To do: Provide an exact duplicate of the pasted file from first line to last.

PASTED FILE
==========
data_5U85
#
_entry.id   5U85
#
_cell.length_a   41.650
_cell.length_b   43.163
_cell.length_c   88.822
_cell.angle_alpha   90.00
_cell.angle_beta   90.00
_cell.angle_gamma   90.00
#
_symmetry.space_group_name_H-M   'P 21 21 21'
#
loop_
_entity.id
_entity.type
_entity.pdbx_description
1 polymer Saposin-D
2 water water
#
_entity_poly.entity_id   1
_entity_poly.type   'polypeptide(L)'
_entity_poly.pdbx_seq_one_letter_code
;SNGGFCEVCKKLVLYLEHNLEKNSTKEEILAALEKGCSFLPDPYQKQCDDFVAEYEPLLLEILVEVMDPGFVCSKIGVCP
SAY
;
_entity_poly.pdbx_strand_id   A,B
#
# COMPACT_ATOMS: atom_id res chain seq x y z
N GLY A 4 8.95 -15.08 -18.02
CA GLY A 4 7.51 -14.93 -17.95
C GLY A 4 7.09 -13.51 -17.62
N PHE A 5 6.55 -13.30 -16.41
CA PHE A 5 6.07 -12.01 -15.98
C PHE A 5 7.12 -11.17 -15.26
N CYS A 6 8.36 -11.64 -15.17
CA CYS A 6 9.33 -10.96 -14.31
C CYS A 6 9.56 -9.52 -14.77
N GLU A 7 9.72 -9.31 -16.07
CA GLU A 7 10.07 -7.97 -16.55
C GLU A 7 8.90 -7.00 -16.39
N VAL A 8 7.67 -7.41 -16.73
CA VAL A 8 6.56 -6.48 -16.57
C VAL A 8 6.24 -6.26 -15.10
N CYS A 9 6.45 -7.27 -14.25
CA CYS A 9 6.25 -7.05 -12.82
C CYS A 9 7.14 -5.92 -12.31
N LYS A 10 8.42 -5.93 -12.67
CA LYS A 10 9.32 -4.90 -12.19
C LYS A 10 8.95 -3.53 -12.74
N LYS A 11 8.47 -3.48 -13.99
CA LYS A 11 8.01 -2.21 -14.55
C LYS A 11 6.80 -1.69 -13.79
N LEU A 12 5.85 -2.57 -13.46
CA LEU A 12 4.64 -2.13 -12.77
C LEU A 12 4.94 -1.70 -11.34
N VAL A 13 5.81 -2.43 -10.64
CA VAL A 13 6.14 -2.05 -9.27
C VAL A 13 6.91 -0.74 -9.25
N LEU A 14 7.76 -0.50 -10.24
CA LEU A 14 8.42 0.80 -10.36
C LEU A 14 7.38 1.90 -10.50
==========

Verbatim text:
data_5U85
#
_entry.id   5U85
#
_cell.length_a   41.650
_cell.length_b   43.163
_cell.length_c   88.822
_cell.angle_alpha   90.00
_cell.angle_beta   90.00
_cell.angle_gamma   90.00
#
_symmetry.space_group_name_H-M   'P 21 21 21'
#
loop_
_entity.id
_entity.type
_entity.pdbx_description
1 polymer Saposin-D
2 water water
#
_entity_poly.entity_id   1
_entity_poly.type   'polypeptide(L)'
_entity_poly.pdbx_seq_one_letter_code
;SNGGFCEVCKKLVLYLEHNLEKNSTKEEILAALEKGCSFLPDPYQKQCDDFVAEYEPLLLEILVEVMDPGFVCSKIGVCP
SAY
;
_entity_poly.pdbx_strand_id   A,B
#
# COMPACT_ATOMS: atom_id res chain seq x y z
N GLY A 4 8.95 -15.08 -18.02
CA GLY A 4 7.51 -14.93 -17.95
C GLY A 4 7.09 -13.51 -17.62
N PHE A 5 6.55 -13.30 -16.41
CA PHE A 5 6.07 -12.01 -15.98
C PHE A 5 7.12 -11.17 -15.26
N CYS A 6 8.36 -11.64 -15.17
CA CYS A 6 9.33 -10.96 -14.31
C CYS A 6 9.56 -9.52 -14.77
N GLU A 7 9.72 -9.31 -16.07
CA GLU A 7 10.07 -7.97 -16.55
C GLU A 7 8.90 -7.00 -16.39
N VAL A 8 7.67 -7.41 -16.73
CA VAL A 8 6.56 -6.48 -16.57
C VAL A 8 6.24 -6.26 -15.10
N CYS A 9 6.45 -7.27 -14.25
CA CYS A 9 6.25 -7.05 -12.82
C CYS A 9 7.14 -5.92 -12.31
N LYS A 10 8.42 -5.93 -12.67
CA LYS A 10 9.32 -4.90 -12.19
C LYS A 10 8.95 -3.53 -12.74
N LYS A 11 8.47 -3.48 -13.99
CA LYS A 11 8.01 -2.21 -14.55
C LYS A 11 6.80 -1.69 -13.79
N LEU A 12 5.85 -2.57 -13.46
CA LEU A 12 4.64 -2.13 -12.77
C LEU A 12 4.94 -1.70 -11.34
N VAL A 13 5.81 -2.43 -10.64
CA VAL A 13 6.14 -2.05 -9.27
C VAL A 13 6.91 -0.74 -9.25
N LEU A 14 7.76 -0.50 -10.24
CA LEU A 14 8.42 0.80 -10.36
C LEU A 14 7.38 1.90 -10.50